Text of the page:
A Small Conventicle of Magpies

I’ve now been in Calgary for the full year to which i self-committed as the minimum. At the time, twelve months – many of them frigid – seemed like a lengthy period, but of course reflecting on it after the fact it feels otherwise. Nevertheless, this seems a logical moment for a searching and fearless inventory followed by either a committment to persistence, or a hasty escape.

Searching i’m good at – fearless not so much. So instead, i’m going to procrastinate in a cowardly manner and talk about magpies.

It’s been almost eight months since i wrote positively about my initial experiences of Calgary. If you recall, number eight on the list was the locally-ubiquitous Pica hudsonia, the Black-billed magpie. At the time, i wrote “[…] magpies in Calgary are like crows in Vancouver, but less annoying.”

Magpies, i will admit, can be experienced as a little annoying to many, including my octogenarian neighbour Bob, who live-traps grey squirrels and releases them near Cochrane, but shoots magpies with his .22 because he doesn’t like the noise they make. Why he cheerfully tolerates that fucking yappy satanic terrier on his opposite perimeter i don’t know.

This spring we had two birds’ nests on the property, one belonging to robins and the other to magpies. The robins built a nest under a permanent awning behind the house, wedged between a timber and a tin eavestrough. Their first attempt failed to adhere before the mud dried and crashed to the pavement below, but they built another right next to the old spot, which stuck. They laid five eggs in it, sat for three days, and then abandoned the nest.

The magpie nest i can’t actually see, but based on local activity, i believe it’s high in a conifer on the property line. There has been much coming and going, but not a significant increase in magpie chatter. Until Sunday.

That’s when the fledglings suddenly left the nest.

Juvenile magpie At first i thought one of the juveniles was injured, or had been hatched with a deformity. It hopped around my backyard and seemed to be trying to fly using only one wing, and lacked the magpie’s characteristic long tail. Meanwhile, it screamed repeatedly while its parents-apparent flew back and forth across the yard screaming back.

When i approached, it didn’t flee with any vigour, it just hopped onto a pot that contains my poor, snow-stunted basil plant. When i stuck out my hand it climbed on to my fingers. I stuck it in a nearby lilac tree and left it to its own devices. I briefly considered (a) keeping it as a pet (corvids are very intelligent), (b) taking it to an animal shelter, or (c) wringing its neck. In the end, i decided it best to let nature take its course.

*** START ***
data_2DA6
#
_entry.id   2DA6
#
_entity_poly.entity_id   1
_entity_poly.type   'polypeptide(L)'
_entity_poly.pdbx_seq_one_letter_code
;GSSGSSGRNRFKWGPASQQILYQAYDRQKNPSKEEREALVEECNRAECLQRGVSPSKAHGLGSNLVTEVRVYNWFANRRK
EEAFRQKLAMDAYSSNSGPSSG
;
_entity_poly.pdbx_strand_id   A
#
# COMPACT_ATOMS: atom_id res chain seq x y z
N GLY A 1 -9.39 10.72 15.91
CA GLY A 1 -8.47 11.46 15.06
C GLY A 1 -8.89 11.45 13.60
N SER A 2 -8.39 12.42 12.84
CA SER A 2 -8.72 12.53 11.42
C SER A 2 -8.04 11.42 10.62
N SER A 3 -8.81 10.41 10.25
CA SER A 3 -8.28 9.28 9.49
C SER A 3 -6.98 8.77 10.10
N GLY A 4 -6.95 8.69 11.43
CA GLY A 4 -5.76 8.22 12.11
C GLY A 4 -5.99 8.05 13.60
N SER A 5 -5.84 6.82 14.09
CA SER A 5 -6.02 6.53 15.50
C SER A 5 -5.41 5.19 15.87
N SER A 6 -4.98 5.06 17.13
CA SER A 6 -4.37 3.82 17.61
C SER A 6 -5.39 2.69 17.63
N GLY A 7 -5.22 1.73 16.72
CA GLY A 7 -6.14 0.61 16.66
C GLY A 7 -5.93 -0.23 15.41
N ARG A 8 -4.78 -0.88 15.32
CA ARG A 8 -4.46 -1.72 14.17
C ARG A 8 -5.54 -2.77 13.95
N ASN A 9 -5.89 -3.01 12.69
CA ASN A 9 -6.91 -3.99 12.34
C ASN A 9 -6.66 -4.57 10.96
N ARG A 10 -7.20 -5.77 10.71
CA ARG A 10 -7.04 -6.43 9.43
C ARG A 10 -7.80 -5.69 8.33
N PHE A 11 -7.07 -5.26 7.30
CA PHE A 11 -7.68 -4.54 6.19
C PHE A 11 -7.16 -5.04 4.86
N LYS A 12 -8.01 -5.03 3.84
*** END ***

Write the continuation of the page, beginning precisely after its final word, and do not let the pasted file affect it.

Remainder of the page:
Later in the day, i saw it hopping around the yard again. But then i saw another juvenile a few feet away from the first with a similar inability to work its wings with any practical efficiency. Either the wing defect was hereditary and affected the whole clutch, or – more likely – what i was witnessing was simply an adolescent magpie stage-of-life process. This is likely how they learn to scavenge and fly.

Magpie - Photo by Vitalii Khustochka

Adult magpie (photo by Vitalii Khustochka)

Today i’ve been home so i watched them quite a bit. There appear to be three young, only one of whom seems to understand that you have to flap both wings in tandem to gain more than a foot of altitude. The other two hop around the garden and dash across the street in the manner of road-runners, or tiny emus. Occasionally, they make laughingly futile attempts to re-join their parents by climbing the trunks of trees. This evening, they managed to hop up branches to the top of a potentilla, so perhaps they’ll survive another night. Fortunately, outdoor cats are a rarity in Calgary, thanks to harsh winters and plentiful coyotes.

During the daylight hours it’s clearly going to be non-stop screaming between the three young and the two parents until the young learn to fly, get eaten, or are run over by cars. I’ll be glad when one of these happens and i can resume reading without interruption, for i’m starting to get the urge to borrow Bob’s .22.


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hedley bontano


  1. Pat on July 1, 2015 at 09:58

    Great read. We had, for three weeks, a family of crows to watch and hear. The nest we saw being built early in the spring when the leaves on the trees were few and far between. Later outside our window on the telephone wire and in the trees a couple of crows were cawing up a storm. Back and forth. Back and forth. In Vancouver there were signs, in certain locations, posted to warn unsuspecting pedestrians of dive bombing crows. I could never quite figure out why they swooped some people and not others. I’m sure there was method to their madness.

    I watched and saw how the two crows and I guess one was female and the other male communicated, stood guard and so on. One Friday I came home from work and the two crows were on the roof – they had cornered a young racoon. They were mad as hell (different sounding caws for different occasions) and the young racoon despite claws like switchblades cowered.

    I never did see any young crows and as suddenly as the show began it ended. The two crows are gone and we are back with the usually crows. I did love the reactions of the pedestrians walking past with the flapping of their arms and expletives and human parents protecting their young. Me, well I didn’t walk the front of the condo for three weeks thinking it best to give them their space.


  2. Kris on July 1, 2015 at 11:04

    Wonderful observations. At least they’re not
    dive-bombing you like the hummingbirds here at
    the Point. This was very entertaining!